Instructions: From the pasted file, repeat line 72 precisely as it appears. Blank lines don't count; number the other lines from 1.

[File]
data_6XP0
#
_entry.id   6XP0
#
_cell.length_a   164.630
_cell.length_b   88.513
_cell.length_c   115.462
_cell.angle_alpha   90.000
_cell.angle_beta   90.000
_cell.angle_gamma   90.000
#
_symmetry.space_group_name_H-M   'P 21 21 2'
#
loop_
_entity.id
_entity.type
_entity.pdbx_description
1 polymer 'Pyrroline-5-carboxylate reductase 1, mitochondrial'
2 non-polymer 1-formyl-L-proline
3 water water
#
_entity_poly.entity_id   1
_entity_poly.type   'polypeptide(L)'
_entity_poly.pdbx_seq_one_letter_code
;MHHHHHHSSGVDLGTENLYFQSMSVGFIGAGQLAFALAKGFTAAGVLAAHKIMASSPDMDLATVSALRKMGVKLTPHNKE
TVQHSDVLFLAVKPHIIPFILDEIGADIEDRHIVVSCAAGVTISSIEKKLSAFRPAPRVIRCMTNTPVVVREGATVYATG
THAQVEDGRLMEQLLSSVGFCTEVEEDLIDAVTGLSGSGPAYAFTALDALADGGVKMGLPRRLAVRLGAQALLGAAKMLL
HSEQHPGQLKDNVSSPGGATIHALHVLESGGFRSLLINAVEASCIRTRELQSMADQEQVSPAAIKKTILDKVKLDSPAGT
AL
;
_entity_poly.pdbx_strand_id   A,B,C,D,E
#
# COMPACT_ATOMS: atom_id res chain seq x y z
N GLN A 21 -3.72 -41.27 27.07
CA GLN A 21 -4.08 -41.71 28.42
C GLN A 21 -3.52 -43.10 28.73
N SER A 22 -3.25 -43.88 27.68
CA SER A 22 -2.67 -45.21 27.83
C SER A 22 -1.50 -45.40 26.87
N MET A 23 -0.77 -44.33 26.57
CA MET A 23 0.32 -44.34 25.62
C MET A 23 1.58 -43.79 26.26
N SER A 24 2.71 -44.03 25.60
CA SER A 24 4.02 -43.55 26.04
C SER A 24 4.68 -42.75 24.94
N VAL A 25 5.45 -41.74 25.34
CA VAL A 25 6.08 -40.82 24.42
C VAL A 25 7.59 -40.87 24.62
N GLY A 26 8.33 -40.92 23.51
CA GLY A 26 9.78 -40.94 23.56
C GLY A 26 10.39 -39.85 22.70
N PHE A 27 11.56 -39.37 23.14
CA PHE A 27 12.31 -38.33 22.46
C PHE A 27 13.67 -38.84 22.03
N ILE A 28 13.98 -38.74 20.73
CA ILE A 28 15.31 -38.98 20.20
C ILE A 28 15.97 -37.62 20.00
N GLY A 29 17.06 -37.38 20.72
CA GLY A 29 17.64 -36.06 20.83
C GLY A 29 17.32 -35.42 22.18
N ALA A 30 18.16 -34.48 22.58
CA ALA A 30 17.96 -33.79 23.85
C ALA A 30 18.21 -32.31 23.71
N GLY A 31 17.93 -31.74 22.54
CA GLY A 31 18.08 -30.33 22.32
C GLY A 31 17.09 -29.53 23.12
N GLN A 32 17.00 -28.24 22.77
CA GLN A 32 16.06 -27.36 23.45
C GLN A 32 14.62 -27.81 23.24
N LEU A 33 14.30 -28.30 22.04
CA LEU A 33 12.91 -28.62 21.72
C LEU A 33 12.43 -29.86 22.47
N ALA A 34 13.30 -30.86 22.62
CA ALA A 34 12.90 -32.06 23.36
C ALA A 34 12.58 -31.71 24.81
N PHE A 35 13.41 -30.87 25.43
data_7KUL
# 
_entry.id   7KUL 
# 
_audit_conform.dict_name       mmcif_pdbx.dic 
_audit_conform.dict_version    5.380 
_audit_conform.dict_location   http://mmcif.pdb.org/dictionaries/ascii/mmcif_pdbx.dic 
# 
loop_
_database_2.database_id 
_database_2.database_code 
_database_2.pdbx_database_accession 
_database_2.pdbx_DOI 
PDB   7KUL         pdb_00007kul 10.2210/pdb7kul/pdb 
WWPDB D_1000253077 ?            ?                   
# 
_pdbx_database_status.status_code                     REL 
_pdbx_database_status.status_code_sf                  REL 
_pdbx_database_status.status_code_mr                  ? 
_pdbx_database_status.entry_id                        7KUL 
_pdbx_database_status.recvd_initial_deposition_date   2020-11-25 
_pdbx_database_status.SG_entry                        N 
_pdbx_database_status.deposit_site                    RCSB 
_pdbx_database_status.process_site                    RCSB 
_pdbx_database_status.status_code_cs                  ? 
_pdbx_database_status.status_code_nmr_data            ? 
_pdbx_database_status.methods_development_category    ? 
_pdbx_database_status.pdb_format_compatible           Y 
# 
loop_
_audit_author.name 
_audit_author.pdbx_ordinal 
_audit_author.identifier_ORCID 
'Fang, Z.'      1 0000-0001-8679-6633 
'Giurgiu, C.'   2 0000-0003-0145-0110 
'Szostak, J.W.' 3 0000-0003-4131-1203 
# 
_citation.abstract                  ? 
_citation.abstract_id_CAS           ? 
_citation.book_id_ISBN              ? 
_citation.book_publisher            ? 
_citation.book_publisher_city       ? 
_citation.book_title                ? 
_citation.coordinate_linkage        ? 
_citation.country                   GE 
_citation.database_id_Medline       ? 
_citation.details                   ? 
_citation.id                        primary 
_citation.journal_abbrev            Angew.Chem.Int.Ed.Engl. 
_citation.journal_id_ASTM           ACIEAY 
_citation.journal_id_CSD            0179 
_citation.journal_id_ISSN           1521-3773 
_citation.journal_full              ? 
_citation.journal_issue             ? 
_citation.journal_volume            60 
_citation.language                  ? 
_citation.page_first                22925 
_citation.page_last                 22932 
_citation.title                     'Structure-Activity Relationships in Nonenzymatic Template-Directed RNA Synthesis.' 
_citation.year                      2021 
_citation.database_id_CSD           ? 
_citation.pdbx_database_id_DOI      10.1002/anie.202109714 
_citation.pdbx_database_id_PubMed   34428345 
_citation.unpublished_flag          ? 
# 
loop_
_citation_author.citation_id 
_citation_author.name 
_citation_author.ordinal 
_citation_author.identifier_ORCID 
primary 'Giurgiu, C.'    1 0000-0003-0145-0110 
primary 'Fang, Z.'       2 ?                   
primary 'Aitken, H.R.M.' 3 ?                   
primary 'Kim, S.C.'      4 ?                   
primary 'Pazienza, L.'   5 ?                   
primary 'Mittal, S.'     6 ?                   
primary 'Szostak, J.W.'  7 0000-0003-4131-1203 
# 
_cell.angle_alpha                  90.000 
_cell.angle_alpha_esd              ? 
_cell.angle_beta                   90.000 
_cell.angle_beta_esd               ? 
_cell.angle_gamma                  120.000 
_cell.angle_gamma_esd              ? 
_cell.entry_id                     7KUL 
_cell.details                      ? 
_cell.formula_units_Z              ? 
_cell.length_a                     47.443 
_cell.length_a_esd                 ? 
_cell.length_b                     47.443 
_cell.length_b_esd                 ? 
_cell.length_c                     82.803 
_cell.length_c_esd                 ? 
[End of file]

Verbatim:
C LEU A 33 12.43 -29.86 22.47